Residents of eastern Brazil and northern Peru witnessed a rare atmospheric re-entry of a recently launched rocket that ended up hard landing in pieces over South America. The rocket was launched from Baikonur Cosmodrome in Kazakhstan on December 26, 2017, carrying AngoSat 1 Communications Satellite.
The SL-23 rocked body (international designation 2017-086D) re-entered Earth's atmosphere at 23:32 UTC on January 27, 2018, providing a rare opportunity to witness a rocket body slowly burning out in the atmosphere.
However, in an even more rare turn of events, a 40 kg (88 lbs) piece of the rocket measuring 1.05 x 2.7 m (41.3 x 106.3 inches) ended its flight hard landing in northern Peru, leaving a 30 cm (11.8 inches) deep and 29 cm (11.4 inches) wide crater.
SL-23 R/B re-entered Earth's atmosphere at 23:32 UTC on January 27, 2018. Credit: Aerospace
As reported by Exoss, witnesses took to social media and shared their images and videos of the re-entry. At the time, it was an unidentified burning object in the sky.
Exoss team later surveyed information about the event and found the following piece of the rocket in Puno region of northern Peru.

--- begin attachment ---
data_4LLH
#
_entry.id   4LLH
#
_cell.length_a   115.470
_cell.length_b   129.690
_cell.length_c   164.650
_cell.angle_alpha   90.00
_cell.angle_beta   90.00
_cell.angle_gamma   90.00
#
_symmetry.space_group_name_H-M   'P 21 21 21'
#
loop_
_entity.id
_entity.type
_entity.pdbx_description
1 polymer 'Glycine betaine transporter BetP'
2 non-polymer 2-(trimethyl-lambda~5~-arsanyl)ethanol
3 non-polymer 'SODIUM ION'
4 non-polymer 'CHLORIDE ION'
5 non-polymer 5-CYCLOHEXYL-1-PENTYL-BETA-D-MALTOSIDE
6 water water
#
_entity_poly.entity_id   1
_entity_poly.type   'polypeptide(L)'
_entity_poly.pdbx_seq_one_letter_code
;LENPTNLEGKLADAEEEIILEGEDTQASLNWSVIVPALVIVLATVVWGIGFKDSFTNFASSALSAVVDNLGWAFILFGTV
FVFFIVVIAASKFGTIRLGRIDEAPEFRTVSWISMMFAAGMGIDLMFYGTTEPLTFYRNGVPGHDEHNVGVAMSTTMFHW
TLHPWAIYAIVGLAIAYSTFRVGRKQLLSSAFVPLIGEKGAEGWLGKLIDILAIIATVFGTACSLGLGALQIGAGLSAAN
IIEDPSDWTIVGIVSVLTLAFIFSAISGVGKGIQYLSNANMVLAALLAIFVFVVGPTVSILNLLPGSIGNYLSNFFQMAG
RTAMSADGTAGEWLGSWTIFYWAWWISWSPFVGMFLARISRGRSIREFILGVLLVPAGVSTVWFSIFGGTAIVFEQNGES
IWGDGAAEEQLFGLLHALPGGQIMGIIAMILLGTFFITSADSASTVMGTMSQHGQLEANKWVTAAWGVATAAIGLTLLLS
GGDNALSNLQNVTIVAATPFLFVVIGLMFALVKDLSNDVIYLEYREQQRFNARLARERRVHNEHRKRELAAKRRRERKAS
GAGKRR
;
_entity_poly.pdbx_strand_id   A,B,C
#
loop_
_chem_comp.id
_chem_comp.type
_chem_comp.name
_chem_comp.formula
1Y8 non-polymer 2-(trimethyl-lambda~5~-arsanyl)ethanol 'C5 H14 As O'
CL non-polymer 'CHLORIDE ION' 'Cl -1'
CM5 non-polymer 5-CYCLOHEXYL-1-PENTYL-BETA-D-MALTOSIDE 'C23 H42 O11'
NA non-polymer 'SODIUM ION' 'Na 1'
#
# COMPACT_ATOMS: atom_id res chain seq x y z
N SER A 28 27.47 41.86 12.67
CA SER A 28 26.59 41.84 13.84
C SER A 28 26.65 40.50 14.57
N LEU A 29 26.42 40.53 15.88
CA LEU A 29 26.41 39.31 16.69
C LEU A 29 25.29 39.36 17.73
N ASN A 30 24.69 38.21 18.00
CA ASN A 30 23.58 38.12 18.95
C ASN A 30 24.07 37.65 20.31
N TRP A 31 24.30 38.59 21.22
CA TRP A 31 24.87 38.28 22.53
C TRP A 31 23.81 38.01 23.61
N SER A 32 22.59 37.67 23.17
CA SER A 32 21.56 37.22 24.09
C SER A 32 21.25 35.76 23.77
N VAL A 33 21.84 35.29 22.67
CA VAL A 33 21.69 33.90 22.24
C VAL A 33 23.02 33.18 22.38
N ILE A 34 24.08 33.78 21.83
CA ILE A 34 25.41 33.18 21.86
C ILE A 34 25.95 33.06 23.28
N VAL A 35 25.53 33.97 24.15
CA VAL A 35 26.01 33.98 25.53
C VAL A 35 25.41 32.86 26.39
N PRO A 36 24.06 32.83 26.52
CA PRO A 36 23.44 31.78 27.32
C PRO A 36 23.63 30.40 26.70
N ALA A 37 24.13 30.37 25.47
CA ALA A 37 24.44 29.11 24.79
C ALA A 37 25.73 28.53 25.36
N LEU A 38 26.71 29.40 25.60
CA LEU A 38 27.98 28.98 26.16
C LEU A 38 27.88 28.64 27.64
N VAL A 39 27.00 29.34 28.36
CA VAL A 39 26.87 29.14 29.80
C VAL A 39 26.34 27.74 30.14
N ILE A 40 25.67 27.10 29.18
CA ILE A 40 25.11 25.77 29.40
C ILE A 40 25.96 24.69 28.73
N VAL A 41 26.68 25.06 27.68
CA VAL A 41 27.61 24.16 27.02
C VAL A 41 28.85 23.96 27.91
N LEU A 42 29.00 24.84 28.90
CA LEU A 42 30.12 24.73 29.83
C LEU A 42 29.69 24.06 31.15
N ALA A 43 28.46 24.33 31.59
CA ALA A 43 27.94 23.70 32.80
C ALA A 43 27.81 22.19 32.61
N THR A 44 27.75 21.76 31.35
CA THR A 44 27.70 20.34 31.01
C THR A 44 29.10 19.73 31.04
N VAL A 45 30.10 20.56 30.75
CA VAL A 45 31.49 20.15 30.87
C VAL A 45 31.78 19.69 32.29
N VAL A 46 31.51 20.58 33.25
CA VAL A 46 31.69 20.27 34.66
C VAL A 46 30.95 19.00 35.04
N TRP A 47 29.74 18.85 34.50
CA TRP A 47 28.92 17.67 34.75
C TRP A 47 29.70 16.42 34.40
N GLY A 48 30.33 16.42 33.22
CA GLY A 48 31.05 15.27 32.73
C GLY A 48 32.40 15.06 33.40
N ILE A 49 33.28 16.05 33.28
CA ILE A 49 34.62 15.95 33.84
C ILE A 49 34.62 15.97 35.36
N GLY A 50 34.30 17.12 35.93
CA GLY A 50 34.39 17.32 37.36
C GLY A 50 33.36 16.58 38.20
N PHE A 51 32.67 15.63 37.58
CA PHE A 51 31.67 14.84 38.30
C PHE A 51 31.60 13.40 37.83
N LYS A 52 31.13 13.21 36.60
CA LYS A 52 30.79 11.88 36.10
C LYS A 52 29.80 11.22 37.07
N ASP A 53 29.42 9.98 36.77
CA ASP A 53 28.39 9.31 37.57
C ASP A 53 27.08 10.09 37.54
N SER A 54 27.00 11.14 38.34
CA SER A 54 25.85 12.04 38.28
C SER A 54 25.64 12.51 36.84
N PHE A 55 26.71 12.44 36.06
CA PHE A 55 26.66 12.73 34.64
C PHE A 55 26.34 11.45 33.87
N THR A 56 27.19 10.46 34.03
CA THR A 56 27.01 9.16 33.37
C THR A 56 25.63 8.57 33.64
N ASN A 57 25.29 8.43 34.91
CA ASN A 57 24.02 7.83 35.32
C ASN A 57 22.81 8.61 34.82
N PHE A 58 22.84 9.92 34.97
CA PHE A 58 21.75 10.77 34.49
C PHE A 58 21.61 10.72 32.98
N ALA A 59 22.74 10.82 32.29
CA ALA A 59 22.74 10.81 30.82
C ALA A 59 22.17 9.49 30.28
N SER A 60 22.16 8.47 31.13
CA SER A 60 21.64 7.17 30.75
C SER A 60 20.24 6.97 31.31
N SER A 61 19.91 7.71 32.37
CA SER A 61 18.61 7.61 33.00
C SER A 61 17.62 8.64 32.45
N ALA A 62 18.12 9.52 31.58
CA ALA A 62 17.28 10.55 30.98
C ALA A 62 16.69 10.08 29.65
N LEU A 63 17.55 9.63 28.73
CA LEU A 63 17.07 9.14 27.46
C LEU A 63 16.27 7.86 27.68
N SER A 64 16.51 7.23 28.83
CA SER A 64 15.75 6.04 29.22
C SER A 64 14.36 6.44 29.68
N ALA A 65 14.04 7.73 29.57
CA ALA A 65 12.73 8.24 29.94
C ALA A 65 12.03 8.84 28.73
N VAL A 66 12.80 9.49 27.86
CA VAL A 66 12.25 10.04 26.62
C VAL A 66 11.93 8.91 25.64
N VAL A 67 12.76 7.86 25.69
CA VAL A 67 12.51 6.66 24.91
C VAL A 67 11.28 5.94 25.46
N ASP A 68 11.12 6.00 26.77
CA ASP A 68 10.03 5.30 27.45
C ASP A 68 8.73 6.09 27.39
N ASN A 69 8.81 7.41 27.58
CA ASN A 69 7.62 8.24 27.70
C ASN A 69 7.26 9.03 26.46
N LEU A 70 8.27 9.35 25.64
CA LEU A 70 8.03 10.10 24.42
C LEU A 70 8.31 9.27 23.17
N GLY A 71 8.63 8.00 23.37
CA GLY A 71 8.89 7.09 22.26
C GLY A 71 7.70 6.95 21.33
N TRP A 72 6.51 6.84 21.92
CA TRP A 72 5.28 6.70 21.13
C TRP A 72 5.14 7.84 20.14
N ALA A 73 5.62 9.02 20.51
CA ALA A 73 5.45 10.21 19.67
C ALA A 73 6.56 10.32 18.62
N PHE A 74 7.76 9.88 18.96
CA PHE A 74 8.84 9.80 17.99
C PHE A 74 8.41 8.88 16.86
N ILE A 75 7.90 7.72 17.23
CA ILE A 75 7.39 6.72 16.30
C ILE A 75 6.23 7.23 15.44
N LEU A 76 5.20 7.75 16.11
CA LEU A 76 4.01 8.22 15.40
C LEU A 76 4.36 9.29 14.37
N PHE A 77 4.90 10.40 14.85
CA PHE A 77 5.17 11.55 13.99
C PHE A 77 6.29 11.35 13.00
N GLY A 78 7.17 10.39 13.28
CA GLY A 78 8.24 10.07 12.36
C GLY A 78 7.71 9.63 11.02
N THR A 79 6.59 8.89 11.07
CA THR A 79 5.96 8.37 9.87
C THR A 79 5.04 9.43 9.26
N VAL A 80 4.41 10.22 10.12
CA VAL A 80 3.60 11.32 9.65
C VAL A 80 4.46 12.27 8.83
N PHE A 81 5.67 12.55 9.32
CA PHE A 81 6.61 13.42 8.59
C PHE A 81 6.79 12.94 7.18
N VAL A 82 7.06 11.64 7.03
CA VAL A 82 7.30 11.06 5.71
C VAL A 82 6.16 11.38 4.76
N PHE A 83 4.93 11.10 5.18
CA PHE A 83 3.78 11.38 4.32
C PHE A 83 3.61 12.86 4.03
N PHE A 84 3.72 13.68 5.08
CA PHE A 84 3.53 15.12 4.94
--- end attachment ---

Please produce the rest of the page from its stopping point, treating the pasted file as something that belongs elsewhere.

Exoss asks everyone who witnessed the phenomenon to report it using the form found at exoss.imo.net. You can send images and videos using the provided form or directly to their WHATSAPP at (12) 98181-7597.
Featured image: SL-23 rocket body fragment found in northern Peru on January 28, 2018. Credit: Exoss.org
Register/become a supporter
Your support is crucial for our survival. It makes this project fully self-sustainable and keeps us independent and focused on the content we love to create and share.
You'll receive your ad-free account for 20x faster browsing experience, clean interface without any distractions, ability to post comments without prior editorial check, all our desktop and mobile applications (current and upcoming) ad-free and with the full set of features available, a direct line of communication and much more. See all options.